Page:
Winners and Losers of the Budget Deal

Image via rollcall.com

The mark of a good deal is both sides feeling mildly dissatisfied.

After months of disagreement, politicians on Capitol Hill finally came to an agreement on a $1.1 trillion dollar spending bill to keep the government funded until September.  The bill is the epitome of a compromise, as both sides were able to get funding for several things they wanted. However, key parts of each party’s agenda did not make it into the bill.  

Some notable highlights include::

  • A $12.5 billion increase in military spending (though not as much as Republicans wanted, still probably their biggest win)
  • A $1.5 billion increase for border security
  • An $8.1 billion increase in emergency funding, which includes $407 million for wildfire relief, $100 million to fight opioid epidemics in several states, and various infrastructure grants
  • A $295 million subsidy for Puerto Rico’s Medicaid program (biggest win for Democrats)
  • A $2 billion increase in funding for the National Institute of Health

And some notable exclusions:

  • Planned Parenthood will receive no decrease in federal funding (perhaps the most surprising part considering the previous attention given to this during the presidential campaign)
  • While Republicans were able to get border security funding, there will be no funding for the proposed border wall until at least September
  • Democrats were unable to get funding for Obamacare’s cost-sharing reduction payments
  • Sanctuary cities will not be defunded and Obama’s executive orders on the enforcement of immigration laws will remain in place for now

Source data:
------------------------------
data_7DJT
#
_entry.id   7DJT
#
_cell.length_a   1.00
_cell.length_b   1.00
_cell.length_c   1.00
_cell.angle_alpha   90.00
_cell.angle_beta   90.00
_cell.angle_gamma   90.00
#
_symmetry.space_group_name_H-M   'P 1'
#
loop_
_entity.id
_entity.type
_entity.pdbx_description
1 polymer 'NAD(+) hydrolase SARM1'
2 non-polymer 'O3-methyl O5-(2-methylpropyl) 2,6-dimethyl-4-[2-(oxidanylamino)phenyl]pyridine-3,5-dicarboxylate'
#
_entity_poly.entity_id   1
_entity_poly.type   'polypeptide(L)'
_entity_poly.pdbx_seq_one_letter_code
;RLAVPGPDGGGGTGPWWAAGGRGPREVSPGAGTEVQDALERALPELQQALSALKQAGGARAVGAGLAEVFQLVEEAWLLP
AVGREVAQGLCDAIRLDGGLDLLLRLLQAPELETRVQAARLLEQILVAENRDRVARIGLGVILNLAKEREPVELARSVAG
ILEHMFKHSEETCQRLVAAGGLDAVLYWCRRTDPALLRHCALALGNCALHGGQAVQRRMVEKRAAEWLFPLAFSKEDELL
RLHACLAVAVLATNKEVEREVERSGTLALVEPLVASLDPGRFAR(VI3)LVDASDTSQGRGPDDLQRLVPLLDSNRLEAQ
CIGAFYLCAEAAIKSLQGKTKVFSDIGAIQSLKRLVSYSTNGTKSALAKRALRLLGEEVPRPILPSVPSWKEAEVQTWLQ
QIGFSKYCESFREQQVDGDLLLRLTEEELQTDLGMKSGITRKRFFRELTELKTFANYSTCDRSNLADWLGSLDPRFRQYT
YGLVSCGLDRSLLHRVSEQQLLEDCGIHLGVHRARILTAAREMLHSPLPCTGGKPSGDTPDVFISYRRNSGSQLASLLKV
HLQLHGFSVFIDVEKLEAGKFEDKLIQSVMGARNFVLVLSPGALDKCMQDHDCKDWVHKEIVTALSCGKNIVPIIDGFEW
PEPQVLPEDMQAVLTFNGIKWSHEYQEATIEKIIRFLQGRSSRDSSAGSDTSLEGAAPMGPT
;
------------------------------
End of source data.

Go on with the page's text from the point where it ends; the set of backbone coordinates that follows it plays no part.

While Democrats and moderate Republicans both see the budget resolution as a win for their side, many conservative figures have expressed disappointment. Mark Levin was especially critical saying, “The system will collapse one day” and “we averted nothing.” Ben Shapiro described the deal as a “surrender” and Rush Limbaugh said it was a “win” for Democrats.

Although both sides acknowledge the bill’s shortcomings, most leaders in Capitol Hill seem satisfied.  Vice President Mike Pence called the compromise “a clear win for the American people.” Senate Minority Leader Chuck Schumer, in a show of bipartisanship, echoed Pence’s enthusiasm and stated: “This is a good agreement for the American people and takes the threat of a government shutdown off the table.”  

Conservatives and liberals alike will remain apprehensive about the allocation of government money until at least September, when the fiscal year ends and Congress will again be called upon to come up with a long-term budget agreement. The American Healthcare Act, the Republican bill that ‘replaces’ the Affordable Care Act, combined with the tax cuts proposed by the Trump administration, could improve the current budget dynamic. But as congressional Democrats stand ready to fight this agenda, the future of government spending could remain up in the air.  

Alex studies Physics: Quantitative Finance at the University of North Carolina - Chapel Hill. He is from San Antonio, Texas but currently resides in Augusta, Georgia. Alex writes about American politics, often from a conservative perspective.

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